Foreign Secretary defends aid cut and outlines priorities in ‘British interests’

Dominic Raab has denied the Government is “salami slicing” all parts of the UK’s overseas aid spending as he outlined the priorities for the slashed budget.

The foreign secretary said the long-term strategic aims of the country’s international work will be based on “our values and grounded in the British national interests”.

Raab listed his top five priorities for what is left of the budget. They are tackling climate change, Covid-19, girls’ education, conflict resolution and expanding in-house management of aid delivery “in order to increase the impact that our policy interventions have on the ground”.

Foreign Office minister Baroness Sugg quit in protest against the plan, and more MPs have voiced their opposition to the decision to cut overseas aid from 0.7% to 0.5% of gross national income (GNI) in 2021.

Breaking election promises

The 0.7% target is written into law and Boris Johnson’s 2019 election manifesto promised to keep it.

The UK’s annual aid spend from 2021 is expected to be £10 billion once the temporary cut is imposed – compared to the previous figure of £15 billion.


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(PA Graphics)
(PA Graphics)

Chancellor Rishi Sunak used a round of broadcast interviews to claim Britain is not turning its back on the world’s poorest people.

He admitted it was a “difficult decision” to slash the budget but said the UK is in the midst of an “economic emergency”.

Making a statement to the Commons, Raab also expressed “regret” at the decision but said it is necessary as “every penny of public spending will rightly come under intense scrutiny”.

“100,000 children will die”

Conservative former international secretary Andrew Mitchell said his party “do not need to break” their 0.7% spending promise, adding it will “drive a horse and cart” through many of the Government’s aid plans. He added:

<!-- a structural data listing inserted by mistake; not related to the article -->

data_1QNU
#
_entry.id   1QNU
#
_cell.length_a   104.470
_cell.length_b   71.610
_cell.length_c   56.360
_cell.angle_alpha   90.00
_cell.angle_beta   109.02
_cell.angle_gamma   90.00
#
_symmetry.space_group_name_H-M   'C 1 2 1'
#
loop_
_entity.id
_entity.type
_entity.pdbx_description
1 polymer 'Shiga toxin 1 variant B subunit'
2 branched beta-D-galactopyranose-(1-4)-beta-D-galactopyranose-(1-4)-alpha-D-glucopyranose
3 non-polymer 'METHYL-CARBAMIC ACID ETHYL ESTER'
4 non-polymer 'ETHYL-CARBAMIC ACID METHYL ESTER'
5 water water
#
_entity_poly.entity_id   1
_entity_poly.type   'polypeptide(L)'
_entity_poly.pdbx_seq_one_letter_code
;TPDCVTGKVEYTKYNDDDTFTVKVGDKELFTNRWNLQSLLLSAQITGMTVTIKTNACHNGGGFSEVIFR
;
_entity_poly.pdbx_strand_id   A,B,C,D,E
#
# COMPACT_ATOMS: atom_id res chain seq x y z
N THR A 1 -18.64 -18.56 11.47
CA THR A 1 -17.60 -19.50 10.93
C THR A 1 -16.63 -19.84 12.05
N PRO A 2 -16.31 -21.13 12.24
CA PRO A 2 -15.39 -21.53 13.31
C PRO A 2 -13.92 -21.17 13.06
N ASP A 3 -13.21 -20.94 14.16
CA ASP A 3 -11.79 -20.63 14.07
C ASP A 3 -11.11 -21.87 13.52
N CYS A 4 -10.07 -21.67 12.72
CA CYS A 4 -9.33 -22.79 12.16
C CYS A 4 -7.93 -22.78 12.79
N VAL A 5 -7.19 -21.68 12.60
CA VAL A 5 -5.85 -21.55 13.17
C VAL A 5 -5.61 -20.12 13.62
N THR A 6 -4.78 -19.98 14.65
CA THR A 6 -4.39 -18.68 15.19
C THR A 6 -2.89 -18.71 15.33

It will withdraw access to family planning and contraception for more than seven million women, with all the misery that that will entail, 100,000 children will die from preventable diseases, two million – mainly children – will suffer much more steeply as a result of these changes from malnutrition and starvation.

Mitchell welcomed commitments to girls’ education but noted:

On existing plans, probably a million girls will not be able to go to school. I hope he will bear in mind these reductions make little difference to us in the United Kingdom but they make a massive difference to them.”

In his reply, Raab said it wasn’t possible to predict the implications precisely, “because we’re not going to take a salami-slicing approach of just saying we’ll cut a third from all areas of ODA (official development assistance)”. He continued:

We’re going to take a strategic approach, we’ll safeguard those areas that we regard as an absolute priority – including many of the things he mentioned, particularly on international public health alongside Covid, climate change and girls’ education.

(PA Graphics)

MPs from seven different parties have written to Johnson and Raab to protest the cuts, which would come to about £4bn, including Labour MP Sarah Champion, current chair of the International Development Committee. The letter said:

This would be a devastatingly backward step and would send a worrying message to the rest of the world that the UK no longer has the political and moral will to lead assistance to the world’s poorest and most vulnerable people.

Shadow international development secretary Preet Kaur Gill echoed the opinion in an interview with Sky News:

More cuts

The overseas aid policy was one of a number of measures outlined in the Spending Review intended to help cope with the economy contracting by an expected 11.3% this year.

Sunak also announced what amounted to a pay freeze for an estimated 1.3 million public sector workers and sought to defend the policy on Thursday morning. The cuts proposals come as a row about the proposed £3,300 payrise for MPs has also hit headlines.

The Chancellor told MPs on Wednesday the economy is not scheduled to recover to pre-crisis levels until the end of 2022. 

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